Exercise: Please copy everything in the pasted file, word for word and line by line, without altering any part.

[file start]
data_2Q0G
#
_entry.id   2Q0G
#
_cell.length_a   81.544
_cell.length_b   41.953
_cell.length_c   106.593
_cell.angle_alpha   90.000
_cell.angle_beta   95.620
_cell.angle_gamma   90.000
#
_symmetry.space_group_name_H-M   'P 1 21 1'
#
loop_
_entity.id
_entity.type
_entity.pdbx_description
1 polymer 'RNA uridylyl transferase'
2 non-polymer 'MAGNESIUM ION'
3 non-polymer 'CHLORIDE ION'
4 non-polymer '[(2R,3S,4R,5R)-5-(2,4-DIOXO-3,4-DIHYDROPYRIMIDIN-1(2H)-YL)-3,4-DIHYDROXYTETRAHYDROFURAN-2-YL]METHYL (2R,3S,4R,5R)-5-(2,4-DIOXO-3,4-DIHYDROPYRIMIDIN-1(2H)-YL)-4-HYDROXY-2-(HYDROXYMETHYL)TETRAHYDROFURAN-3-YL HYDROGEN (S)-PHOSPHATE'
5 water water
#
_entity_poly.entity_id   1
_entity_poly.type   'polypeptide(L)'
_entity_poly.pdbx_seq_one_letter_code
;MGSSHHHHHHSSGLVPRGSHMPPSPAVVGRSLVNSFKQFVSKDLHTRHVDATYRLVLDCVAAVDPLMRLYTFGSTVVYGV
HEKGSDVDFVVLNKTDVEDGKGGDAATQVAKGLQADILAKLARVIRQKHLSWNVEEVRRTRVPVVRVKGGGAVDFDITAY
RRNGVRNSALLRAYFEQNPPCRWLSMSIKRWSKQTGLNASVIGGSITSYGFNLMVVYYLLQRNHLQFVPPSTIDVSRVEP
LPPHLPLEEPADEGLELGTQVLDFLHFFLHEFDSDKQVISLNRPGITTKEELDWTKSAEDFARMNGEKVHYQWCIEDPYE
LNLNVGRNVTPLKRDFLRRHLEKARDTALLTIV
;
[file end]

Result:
data_2Q0G
#
_entry.id   2Q0G
#
_cell.length_a   81.544
_cell.length_b   41.953
_cell.length_c   106.593
_cell.angle_alpha   90.000
_cell.angle_beta   95.620
_cell.angle_gamma   90.000
#
_symmetry.space_group_name_H-M   'P 1 21 1'
#
loop_
_entity.id
_entity.type
_entity.pdbx_description
1 polymer 'RNA uridylyl transferase'
2 non-polymer 'MAGNESIUM ION'
3 non-polymer 'CHLORIDE ION'
4 non-polymer '[(2R,3S,4R,5R)-5-(2,4-DIOXO-3,4-DIHYDROPYRIMIDIN-1(2H)-YL)-3,4-DIHYDROXYTETRAHYDROFURAN-2-YL]METHYL (2R,3S,4R,5R)-5-(2,4-DIOXO-3,4-DIHYDROPYRIMIDIN-1(2H)-YL)-4-HYDROXY-2-(HYDROXYMETHYL)TETRAHYDROFURAN-3-YL HYDROGEN (S)-PHOSPHATE'
5 water water
#
_entity_poly.entity_id   1
_entity_poly.type   'polypeptide(L)'
_entity_poly.pdbx_seq_one_letter_code
;MGSSHHHHHHSSGLVPRGSHMPPSPAVVGRSLVNSFKQFVSKDLHTRHVDATYRLVLDCVAAVDPLMRLYTFGSTVVYGV
HEKGSDVDFVVLNKTDVEDGKGGDAATQVAKGLQADILAKLARVIRQKHLSWNVEEVRRTRVPVVRVKGGGAVDFDITAY
RRNGVRNSALLRAYFEQNPPCRWLSMSIKRWSKQTGLNASVIGGSITSYGFNLMVVYYLLQRNHLQFVPPSTIDVSRVEP
LPPHLPLEEPADEGLELGTQVLDFLHFFLHEFDSDKQVISLNRPGITTKEELDWTKSAEDFARMNGEKVHYQWCIEDPYE
LNLNVGRNVTPLKRDFLRRHLEKARDTALLTIV
;